The thinking behind the project
We are living in an era of global, systemic (start anywhere and it goes everywhere) and wicked (hard to solve) problems. It is beyond the capacity of governments, state agencies, research labs and experts of all kinds to solve these issues alone – especially when part of the solution lies in large-scale behavioural change across society. The imperative now is to work together. How do we do that?
In the context of the Dart Charter, Bioregional Learning Centre is inviting many stakeholders to find common ground; prototyping the roles that citizens can step into; opening up a conversation about sharing responsibility; imagining a generative process for holding to account; building trust; and valuing community-sourced innovation in solving many of the big issues around water.
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The story so far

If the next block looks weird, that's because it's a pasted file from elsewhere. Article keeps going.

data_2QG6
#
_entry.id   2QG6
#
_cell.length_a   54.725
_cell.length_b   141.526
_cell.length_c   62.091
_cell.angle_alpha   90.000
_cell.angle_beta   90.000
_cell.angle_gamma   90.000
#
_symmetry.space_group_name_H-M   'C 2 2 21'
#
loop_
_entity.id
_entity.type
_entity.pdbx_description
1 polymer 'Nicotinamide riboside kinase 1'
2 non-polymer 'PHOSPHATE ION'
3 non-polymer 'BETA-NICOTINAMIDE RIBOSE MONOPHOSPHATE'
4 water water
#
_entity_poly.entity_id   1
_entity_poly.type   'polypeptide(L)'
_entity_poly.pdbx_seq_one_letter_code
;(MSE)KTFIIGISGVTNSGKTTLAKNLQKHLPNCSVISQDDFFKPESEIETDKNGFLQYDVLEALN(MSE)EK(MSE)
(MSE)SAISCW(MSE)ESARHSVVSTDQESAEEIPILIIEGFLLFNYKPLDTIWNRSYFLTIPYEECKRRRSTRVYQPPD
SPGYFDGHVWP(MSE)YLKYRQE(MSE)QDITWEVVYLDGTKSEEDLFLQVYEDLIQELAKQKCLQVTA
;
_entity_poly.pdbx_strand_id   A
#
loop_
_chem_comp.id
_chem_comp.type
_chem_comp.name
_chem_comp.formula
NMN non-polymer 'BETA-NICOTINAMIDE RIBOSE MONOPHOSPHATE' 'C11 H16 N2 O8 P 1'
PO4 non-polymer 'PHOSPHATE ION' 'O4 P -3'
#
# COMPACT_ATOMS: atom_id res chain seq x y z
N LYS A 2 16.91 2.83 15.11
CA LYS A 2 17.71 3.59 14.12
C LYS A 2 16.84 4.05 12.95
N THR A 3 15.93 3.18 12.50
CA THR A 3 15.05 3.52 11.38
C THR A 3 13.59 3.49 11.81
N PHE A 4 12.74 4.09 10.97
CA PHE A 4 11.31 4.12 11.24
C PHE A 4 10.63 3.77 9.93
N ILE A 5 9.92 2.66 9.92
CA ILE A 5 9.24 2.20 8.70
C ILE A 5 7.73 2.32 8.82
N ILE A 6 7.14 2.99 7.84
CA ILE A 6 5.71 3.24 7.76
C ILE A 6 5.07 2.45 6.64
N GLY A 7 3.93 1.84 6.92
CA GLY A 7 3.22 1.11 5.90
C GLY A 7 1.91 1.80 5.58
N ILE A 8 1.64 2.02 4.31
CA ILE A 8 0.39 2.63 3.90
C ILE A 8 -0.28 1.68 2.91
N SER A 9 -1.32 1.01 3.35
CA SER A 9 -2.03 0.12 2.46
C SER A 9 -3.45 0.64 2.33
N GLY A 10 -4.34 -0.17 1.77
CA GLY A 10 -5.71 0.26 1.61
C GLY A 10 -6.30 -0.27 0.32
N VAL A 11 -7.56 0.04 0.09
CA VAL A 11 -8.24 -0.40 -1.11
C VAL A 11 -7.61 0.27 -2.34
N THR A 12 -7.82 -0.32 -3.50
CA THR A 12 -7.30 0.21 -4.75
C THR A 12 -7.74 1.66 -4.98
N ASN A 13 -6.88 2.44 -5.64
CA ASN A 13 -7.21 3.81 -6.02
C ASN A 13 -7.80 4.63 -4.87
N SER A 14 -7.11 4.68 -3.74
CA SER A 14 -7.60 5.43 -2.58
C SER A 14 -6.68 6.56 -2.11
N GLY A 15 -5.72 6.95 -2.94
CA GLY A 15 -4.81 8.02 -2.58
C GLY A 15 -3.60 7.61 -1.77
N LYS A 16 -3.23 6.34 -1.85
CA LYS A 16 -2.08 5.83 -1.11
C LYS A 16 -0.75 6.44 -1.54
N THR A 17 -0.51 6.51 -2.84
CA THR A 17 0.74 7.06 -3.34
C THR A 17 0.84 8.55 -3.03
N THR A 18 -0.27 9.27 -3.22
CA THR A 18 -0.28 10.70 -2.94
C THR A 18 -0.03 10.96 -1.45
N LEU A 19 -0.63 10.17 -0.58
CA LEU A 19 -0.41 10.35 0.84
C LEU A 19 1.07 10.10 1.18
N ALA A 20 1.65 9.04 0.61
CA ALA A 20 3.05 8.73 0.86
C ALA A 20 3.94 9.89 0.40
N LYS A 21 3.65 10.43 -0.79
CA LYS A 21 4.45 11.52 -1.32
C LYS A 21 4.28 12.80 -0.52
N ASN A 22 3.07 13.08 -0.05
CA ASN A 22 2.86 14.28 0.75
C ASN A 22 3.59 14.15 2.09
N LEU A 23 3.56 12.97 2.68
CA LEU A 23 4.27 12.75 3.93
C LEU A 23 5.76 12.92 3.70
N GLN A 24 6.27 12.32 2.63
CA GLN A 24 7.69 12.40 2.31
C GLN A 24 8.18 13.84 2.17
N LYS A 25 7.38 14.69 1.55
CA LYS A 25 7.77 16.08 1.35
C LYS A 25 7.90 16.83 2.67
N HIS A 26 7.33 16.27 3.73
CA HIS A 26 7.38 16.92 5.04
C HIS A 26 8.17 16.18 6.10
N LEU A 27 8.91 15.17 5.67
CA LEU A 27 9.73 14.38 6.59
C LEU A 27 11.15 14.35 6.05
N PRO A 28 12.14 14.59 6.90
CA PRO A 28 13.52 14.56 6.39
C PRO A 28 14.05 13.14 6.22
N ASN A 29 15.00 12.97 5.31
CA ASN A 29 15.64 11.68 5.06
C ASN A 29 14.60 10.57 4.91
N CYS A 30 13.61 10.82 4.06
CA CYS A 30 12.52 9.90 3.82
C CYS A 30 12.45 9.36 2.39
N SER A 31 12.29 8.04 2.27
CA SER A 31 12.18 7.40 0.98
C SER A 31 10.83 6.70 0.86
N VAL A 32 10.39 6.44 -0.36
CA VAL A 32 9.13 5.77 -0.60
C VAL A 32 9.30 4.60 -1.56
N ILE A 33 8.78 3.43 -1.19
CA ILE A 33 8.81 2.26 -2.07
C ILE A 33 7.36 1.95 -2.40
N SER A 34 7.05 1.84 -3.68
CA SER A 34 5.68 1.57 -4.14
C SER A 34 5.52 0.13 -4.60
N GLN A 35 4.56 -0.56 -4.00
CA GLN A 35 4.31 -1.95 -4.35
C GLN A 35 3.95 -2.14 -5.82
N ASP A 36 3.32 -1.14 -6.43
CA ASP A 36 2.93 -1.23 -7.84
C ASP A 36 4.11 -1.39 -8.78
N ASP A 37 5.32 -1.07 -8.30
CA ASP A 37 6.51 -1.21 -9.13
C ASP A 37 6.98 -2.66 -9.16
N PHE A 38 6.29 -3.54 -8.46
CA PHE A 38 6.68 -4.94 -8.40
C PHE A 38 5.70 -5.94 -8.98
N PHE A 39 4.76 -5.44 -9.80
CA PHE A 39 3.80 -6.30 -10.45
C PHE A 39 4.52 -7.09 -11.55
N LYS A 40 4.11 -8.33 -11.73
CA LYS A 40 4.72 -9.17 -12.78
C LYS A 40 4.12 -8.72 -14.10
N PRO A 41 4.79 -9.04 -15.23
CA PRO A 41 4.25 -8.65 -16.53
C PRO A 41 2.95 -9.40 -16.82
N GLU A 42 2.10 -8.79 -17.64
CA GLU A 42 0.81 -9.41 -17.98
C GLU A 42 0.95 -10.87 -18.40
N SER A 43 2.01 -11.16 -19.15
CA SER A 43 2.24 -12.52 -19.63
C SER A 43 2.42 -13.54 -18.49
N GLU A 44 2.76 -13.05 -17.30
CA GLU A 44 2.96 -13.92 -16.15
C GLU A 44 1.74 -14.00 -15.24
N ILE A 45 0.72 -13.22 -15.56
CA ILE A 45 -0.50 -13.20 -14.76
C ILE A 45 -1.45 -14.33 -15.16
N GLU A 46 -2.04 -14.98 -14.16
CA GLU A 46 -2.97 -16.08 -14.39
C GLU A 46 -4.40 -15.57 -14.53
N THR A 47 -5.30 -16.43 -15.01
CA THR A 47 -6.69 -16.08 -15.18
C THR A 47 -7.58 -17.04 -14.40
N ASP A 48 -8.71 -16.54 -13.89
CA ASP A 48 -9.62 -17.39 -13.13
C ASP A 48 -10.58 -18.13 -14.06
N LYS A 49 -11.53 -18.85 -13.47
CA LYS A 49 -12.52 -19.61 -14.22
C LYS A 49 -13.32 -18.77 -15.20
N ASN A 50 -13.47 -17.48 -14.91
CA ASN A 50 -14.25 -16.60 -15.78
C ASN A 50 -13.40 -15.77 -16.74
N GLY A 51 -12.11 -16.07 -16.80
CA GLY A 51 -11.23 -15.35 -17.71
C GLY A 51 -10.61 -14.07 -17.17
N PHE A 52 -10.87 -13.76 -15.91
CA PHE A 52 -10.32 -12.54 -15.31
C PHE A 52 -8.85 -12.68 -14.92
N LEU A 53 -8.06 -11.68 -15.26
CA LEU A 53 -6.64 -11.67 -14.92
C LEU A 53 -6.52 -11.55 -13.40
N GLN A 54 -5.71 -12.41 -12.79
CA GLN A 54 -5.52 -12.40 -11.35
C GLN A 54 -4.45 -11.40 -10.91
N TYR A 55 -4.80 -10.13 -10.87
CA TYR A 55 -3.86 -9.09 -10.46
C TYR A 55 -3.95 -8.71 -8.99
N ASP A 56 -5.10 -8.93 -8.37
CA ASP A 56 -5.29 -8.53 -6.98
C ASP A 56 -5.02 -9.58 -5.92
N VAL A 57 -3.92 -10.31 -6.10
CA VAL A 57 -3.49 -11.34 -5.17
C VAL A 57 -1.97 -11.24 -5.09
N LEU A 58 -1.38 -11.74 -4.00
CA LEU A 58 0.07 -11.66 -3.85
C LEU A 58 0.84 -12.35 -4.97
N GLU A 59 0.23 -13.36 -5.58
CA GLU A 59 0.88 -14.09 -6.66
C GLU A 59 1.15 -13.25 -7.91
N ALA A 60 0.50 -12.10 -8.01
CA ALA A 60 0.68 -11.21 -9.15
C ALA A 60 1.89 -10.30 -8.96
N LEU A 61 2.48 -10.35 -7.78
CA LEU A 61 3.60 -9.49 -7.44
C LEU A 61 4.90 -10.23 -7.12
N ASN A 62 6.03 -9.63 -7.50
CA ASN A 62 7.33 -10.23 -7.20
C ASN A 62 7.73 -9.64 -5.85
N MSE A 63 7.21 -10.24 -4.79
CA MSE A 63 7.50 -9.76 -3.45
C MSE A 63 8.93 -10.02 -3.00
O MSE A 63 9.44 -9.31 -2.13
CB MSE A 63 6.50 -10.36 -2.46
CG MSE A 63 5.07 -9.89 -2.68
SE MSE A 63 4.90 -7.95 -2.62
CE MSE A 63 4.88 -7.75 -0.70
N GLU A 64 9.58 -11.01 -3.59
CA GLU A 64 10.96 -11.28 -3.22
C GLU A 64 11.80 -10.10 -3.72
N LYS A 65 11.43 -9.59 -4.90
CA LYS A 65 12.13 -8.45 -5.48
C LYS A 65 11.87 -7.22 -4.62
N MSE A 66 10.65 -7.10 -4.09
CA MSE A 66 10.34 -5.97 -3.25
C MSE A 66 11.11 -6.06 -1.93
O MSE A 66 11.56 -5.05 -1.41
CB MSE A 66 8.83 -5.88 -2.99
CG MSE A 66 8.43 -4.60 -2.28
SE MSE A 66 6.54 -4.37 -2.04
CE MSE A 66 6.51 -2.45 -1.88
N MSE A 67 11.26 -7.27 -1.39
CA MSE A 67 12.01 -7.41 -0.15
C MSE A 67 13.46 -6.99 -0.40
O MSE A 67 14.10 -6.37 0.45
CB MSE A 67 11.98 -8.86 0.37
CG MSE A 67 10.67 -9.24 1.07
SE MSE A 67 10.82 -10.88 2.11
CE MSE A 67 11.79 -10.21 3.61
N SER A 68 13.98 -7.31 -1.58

The River Dart Charter for Dartington project held its first public consultation event as part of our Open House series in November 2018.
Around 20 people came together to learn a little more about the health of the river and management challenges, both contemporary and in the future. Attendees were asked to share their favourite features along the river and then to discuss which they would prioritise for inclusion in the charter.
The partnership between Dartington and the BLC
Who are the BLC?
The Bioregional Learning Centre is leading the work on the Dart Charter. They are a Community Interest Company set up to operate as a ‘backbone organisation’: a trusted neutral player that works with multi-stakeholder partnerships. BLC is a member of the South Devon Catchments Partnership that was set up as part of a national initiative overseen by DEFRA and the Environment Agency following the EU Water Framework Directive.
The catchments-based approach has now been embraced by organisations across Europe, joining up many organisations and agencies that have responsibility for rivers or surrounding land in each watershed.